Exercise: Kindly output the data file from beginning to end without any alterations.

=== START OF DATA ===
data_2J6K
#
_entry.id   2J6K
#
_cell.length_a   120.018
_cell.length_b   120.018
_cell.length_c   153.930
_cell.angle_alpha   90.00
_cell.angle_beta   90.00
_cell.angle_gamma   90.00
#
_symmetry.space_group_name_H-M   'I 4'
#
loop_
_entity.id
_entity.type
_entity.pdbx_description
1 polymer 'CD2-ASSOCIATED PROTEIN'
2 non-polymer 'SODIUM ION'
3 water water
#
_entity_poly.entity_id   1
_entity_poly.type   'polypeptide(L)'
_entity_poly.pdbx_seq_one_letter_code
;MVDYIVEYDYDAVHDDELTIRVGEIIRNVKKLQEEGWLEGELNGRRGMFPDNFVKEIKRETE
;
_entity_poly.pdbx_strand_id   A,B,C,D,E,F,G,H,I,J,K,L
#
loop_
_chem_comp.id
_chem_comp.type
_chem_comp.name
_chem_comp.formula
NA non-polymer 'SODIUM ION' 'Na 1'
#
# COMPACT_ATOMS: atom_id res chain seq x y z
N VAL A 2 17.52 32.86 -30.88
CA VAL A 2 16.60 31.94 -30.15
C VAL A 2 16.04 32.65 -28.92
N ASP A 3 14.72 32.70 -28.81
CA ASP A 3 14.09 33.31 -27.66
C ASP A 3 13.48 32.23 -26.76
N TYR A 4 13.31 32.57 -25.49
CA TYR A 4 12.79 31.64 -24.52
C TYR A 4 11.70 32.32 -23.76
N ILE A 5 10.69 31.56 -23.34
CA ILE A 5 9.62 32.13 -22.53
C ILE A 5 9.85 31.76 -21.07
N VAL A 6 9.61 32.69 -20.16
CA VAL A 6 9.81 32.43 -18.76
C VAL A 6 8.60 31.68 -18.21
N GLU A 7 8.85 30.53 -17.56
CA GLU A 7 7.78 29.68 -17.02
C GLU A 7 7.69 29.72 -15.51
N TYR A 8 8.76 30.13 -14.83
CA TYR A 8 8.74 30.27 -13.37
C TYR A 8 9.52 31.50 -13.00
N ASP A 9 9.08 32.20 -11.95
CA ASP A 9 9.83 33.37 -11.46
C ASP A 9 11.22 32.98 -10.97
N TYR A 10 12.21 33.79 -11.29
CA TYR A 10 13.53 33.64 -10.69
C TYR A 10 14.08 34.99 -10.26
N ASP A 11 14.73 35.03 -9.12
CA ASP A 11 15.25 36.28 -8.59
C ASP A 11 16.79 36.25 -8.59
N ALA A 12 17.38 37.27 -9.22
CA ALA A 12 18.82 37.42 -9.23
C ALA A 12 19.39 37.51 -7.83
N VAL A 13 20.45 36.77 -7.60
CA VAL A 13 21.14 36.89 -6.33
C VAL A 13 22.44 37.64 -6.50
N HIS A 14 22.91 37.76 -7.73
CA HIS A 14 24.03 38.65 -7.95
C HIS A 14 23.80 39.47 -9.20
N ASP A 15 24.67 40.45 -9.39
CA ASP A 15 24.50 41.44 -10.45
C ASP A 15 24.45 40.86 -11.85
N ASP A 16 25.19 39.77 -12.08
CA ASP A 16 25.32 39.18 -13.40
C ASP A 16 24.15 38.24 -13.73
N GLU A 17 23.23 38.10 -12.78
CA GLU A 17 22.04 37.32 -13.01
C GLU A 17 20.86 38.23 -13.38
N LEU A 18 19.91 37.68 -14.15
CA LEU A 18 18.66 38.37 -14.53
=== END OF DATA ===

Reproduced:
data_2J6K
#
_entry.id   2J6K
#
_cell.length_a   120.018
_cell.length_b   120.018
_cell.length_c   153.930
_cell.angle_alpha   90.00
_cell.angle_beta   90.00
_cell.angle_gamma   90.00
#
_symmetry.space_group_name_H-M   'I 4'
#
loop_
_entity.id
_entity.type
_entity.pdbx_description
1 polymer 'CD2-ASSOCIATED PROTEIN'
2 non-polymer 'SODIUM ION'
3 water water
#
_entity_poly.entity_id   1
_entity_poly.type   'polypeptide(L)'
_entity_poly.pdbx_seq_one_letter_code
;MVDYIVEYDYDAVHDDELTIRVGEIIRNVKKLQEEGWLEGELNGRRGMFPDNFVKEIKRETE
;
_entity_poly.pdbx_strand_id   A,B,C,D,E,F,G,H,I,J,K,L
#
loop_
_chem_comp.id
_chem_comp.type
_chem_comp.name
_chem_comp.formula
NA non-polymer 'SODIUM ION' 'Na 1'
#
# COMPACT_ATOMS: atom_id res chain seq x y z
N VAL A 2 17.52 32.86 -30.88
CA VAL A 2 16.60 31.94 -30.15
C VAL A 2 16.04 32.65 -28.92
N ASP A 3 14.72 32.70 -28.81
CA ASP A 3 14.09 33.31 -27.66
C ASP A 3 13.48 32.23 -26.76
N TYR A 4 13.31 32.57 -25.49
CA TYR A 4 12.79 31.64 -24.52
C TYR A 4 11.70 32.32 -23.76
N ILE A 5 10.69 31.56 -23.34
CA ILE A 5 9.62 32.13 -22.53
C ILE A 5 9.85 31.76 -21.07
N VAL A 6 9.61 32.69 -20.16
CA VAL A 6 9.81 32.43 -18.76
C VAL A 6 8.60 31.68 -18.21
N GLU A 7 8.85 30.53 -17.56
CA GLU A 7 7.78 29.68 -17.02
C GLU A 7 7.69 29.72 -15.51
N TYR A 8 8.76 30.13 -14.83
CA TYR A 8 8.74 30.27 -13.37
C TYR A 8 9.52 31.50 -13.00
N ASP A 9 9.08 32.20 -11.95
CA ASP A 9 9.83 33.37 -11.46
C ASP A 9 11.22 32.98 -10.97
N TYR A 10 12.21 33.79 -11.29
CA TYR A 10 13.53 33.64 -10.69
C TYR A 10 14.08 34.99 -10.26
N ASP A 11 14.73 35.03 -9.12
CA ASP A 11 15.25 36.28 -8.59
C ASP A 11 16.79 36.25 -8.59
N ALA A 12 17.38 37.27 -9.22
CA ALA A 12 18.82 37.42 -9.23
C ALA A 12 19.39 37.51 -7.83
N VAL A 13 20.45 36.77 -7.60
CA VAL A 13 21.14 36.89 -6.33
C VAL A 13 22.44 37.64 -6.50
N HIS A 14 22.91 37.76 -7.73
CA HIS A 14 24.03 38.65 -7.95
C HIS A 14 23.80 39.47 -9.20
N ASP A 15 24.67 40.45 -9.39
CA ASP A 15 24.50 41.44 -10.45
C ASP A 15 24.45 40.86 -11.85
N ASP A 16 25.19 39.77 -12.08
CA ASP A 16 25.32 39.18 -13.40
C ASP A 16 24.15 38.24 -13.73
N GLU A 17 23.23 38.10 -12.78
CA GLU A 17 22.04 37.32 -13.01
C GLU A 17 20.86 38.23 -13.38
N LEU A 18 19.91 37.68 -14.15
CA LEU A 18 18.66 38.37 -14.53